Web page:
Homeowners might not be aware of several products that can help them achieve a comfortable and safe indoor environment, but once consumers understand their benefits, these products can become sales success stories.
This is a brief rundown of some of the products that are available, and a brief description of what each is designed to do. It is recommended that contractors contact their local dealer or distributor to obtain more information on the product options available in their local markets.
Filter ChoicesStudies conducted by the Environmental Protection Agency (EPA) indicate that levels of indoor pollutants may be two to five times higher, and occasionally more than 100 times higher, than outdoor levels. Acceptable indoor air quality (IAQ) is considered to be air in which there are no known contaminants at harmful concentrations.
According to the EPA, the three most frequent causes of poor IAQ are:
1. Inadequate design and/or maintenance of the HVAC system.
2. A shortage of fresh air.
3. Lack of humidity control.
Improvements in IAQ can be achieved, in part, through air cleaners. The three most common types of high-efficiency filtering systems available for residential applications are electronic, media, and electrostatic air cleaners.
Electronic air cleaners usually have a mesh-type prefilter designed to catch most large particles. Media air cleaners generally consist of a pleated material with a surface area many times greater than that of a standard furnace filter.
With an electrostatic air cleaner, as particles move across a series of mesh elements (usually plastic), the static electricity caused by this friction charges the particles and traps them inside the element.
When considering a high-efficiency filter, a contractor must make sure that the system is capable of handling the increased static pressure that would be placed on it by the new filtration system. The restriction of airflow by an enhanced filtration system might tap out the limit of a homeowner's existing system.
What About Humidity?Humidity is a necessary component of indoor comfort. However, too much humidity can make homeowners feel hot and sticky on a sultry summer day and contribute to mold and mildew growth, while too little humidity can exacerbate allergy symptoms, cause electrostatic shocks, and leave homeowners feeling cold. A properly sized and installed whole-house humidifier can correct many of the problems associated with air that's too dry. It's important to choose the type of humidifier best suited to your customer's home.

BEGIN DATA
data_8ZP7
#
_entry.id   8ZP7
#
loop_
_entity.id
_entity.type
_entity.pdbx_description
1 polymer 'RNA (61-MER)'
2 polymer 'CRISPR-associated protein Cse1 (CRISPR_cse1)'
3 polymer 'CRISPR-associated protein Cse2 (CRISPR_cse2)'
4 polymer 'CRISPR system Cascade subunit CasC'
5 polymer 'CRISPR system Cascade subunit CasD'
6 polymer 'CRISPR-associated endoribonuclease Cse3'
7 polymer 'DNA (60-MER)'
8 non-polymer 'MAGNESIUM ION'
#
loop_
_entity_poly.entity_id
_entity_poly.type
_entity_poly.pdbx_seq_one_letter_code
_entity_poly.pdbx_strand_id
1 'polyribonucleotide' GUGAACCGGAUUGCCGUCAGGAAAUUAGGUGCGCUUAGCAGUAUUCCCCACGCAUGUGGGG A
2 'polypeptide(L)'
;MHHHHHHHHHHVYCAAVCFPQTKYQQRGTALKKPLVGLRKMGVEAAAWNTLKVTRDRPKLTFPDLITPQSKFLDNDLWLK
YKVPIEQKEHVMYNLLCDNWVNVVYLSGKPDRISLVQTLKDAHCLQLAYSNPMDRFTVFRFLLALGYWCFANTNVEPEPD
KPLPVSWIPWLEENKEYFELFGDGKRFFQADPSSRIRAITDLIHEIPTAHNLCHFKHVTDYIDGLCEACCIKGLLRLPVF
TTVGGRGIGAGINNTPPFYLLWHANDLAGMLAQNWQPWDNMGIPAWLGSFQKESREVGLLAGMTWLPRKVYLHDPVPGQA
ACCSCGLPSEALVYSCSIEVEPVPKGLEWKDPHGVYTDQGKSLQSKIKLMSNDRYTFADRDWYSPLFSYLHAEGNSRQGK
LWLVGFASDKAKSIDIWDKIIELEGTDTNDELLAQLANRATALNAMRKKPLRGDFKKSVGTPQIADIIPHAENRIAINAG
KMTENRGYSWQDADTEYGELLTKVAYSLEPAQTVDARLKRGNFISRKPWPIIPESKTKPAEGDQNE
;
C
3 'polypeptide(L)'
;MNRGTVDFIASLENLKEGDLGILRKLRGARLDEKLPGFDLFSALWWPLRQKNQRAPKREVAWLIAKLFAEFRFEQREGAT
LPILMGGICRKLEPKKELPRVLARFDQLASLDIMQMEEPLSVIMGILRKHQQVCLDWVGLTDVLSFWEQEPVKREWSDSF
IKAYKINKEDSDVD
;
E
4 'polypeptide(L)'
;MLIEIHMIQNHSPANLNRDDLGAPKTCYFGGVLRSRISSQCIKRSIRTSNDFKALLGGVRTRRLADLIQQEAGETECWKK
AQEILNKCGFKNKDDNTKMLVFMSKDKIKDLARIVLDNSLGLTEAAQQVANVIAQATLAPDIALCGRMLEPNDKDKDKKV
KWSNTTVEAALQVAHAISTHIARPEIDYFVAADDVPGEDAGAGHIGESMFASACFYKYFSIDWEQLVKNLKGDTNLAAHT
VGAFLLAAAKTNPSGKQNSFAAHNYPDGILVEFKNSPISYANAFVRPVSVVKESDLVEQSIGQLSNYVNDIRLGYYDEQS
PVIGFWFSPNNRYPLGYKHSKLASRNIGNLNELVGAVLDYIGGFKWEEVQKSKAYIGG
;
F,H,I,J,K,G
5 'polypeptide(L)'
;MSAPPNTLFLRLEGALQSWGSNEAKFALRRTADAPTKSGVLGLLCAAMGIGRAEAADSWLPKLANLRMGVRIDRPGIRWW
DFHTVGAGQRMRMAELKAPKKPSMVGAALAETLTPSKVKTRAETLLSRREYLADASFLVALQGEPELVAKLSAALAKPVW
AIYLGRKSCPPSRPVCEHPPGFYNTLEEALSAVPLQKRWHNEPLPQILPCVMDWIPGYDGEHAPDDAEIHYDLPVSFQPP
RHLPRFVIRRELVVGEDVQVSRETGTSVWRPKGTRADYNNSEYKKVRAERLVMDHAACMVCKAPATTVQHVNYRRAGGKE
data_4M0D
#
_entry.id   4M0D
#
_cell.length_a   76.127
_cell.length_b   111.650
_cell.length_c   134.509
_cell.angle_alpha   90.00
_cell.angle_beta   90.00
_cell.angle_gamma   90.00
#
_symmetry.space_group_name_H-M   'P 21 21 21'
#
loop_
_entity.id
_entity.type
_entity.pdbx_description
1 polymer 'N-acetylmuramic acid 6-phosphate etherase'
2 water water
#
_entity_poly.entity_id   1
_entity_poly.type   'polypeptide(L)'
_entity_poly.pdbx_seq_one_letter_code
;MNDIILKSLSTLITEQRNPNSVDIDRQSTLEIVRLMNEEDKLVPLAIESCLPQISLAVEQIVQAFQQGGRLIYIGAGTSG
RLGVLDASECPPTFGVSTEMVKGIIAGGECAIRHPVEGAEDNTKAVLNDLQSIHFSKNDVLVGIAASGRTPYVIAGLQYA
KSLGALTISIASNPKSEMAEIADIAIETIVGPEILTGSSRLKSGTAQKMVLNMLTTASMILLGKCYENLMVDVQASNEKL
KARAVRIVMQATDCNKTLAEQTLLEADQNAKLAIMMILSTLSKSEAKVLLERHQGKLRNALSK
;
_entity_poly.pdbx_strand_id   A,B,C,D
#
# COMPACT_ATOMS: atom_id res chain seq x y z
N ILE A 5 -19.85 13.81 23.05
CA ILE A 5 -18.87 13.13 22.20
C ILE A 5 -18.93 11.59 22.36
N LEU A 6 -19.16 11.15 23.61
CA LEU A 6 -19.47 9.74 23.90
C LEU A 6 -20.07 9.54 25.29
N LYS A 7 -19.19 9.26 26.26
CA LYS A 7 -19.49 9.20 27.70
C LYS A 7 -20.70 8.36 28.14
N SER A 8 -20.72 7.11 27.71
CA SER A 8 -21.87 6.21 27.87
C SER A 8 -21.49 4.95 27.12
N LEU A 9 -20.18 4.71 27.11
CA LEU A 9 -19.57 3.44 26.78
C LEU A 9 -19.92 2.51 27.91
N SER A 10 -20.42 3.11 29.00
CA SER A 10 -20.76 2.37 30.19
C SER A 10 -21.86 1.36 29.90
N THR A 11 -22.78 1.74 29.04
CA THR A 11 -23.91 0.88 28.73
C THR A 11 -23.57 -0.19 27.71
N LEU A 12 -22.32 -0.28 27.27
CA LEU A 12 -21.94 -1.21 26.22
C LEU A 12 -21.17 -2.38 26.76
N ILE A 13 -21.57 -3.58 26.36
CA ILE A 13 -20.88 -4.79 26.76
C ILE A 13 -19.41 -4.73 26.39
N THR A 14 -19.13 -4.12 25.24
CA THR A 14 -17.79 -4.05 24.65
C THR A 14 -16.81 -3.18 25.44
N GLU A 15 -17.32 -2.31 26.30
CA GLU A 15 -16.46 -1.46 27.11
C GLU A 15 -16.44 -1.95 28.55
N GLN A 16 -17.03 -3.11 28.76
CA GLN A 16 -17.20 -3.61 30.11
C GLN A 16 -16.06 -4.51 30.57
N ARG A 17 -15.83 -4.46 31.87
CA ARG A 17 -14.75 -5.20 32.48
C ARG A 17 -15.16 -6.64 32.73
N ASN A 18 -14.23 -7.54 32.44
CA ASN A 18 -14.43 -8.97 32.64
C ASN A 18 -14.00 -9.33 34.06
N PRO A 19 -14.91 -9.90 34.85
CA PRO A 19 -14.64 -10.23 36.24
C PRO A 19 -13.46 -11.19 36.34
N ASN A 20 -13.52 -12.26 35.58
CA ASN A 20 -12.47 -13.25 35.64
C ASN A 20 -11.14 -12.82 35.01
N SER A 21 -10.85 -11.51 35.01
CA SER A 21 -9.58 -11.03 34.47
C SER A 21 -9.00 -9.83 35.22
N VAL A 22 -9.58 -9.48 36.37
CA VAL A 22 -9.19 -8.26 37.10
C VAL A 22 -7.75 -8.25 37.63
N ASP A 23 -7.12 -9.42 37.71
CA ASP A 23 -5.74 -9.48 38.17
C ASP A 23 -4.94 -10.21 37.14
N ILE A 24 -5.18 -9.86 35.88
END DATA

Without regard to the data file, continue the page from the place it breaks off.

A flow-through bypass humidifier usually has no fan. It bypasses a portion of the forced air from the supply side of the furnace, forcing it across a media panel, exposing it to water. A flow-through power humidifier has a built-in fan, which pulls heated air directly from the hot air (supply) side of the furnace, pushes it across a media panel, where the warm air picks up humidity.
Drum humidifiers, on the other hand, are best suited for homes without a drain located near the heating-cooling equipment, or for homes in areas where water costs are relatively high. Other options include steam humidifiers, which are capable of independently operating the furnace blower motor to distribute humidified air when needed.
Consumers should be aware that a humidifier can help lower heating bills because humidified air feels warmer.
HRVs And ERVsOther products to consider are heat recovery ventilators (HRVs) and/or energy recovery ventilators (ERVs). Both products reduce indoor air pollution in a home by exhausting stale indoor air and introducing fresh air from outdoors. While it does so, the HRV transfers heat from one airstream to the other, reducing energy costs.
An ERV works in much the same way, except it transfers not only heat, but moisture as well. Heat and moisture are transferred from the airstream with the highest amount of heat and moisture to the airstream with the lowest amount of heat and moisture.
In the summertime, dehumidifying air in climates with higher humidity levels can prove to be a necessary component of providing a total comfort system. Generally speaking, HRVs are used most often in northern climates, while ERVs are more common in the South.
In The ZoneZoning allows the home to be divided into separate spaces with the heating and air conditioning in each space controlled independently. There are three basic ways to zone your customer's home: a single system, multiple systems, and the combination of both. The benefits of zoning include:
1. Even comfort throughout the home.
2. Control over individual rooms or areas.
3. Up to 30 percent savings on heating and cooling costs.
A zoned comfort system can quickly adapt to changing conditions within one area without affecting other areas. For example, it makes sense to zone a two-story home by floor. In many homes, for example, the second floor requires more cooling in the summer and less heat in the winter, while the first floor requires less cooling in summer and more heat in the winter.
Publication date: 06/27/2005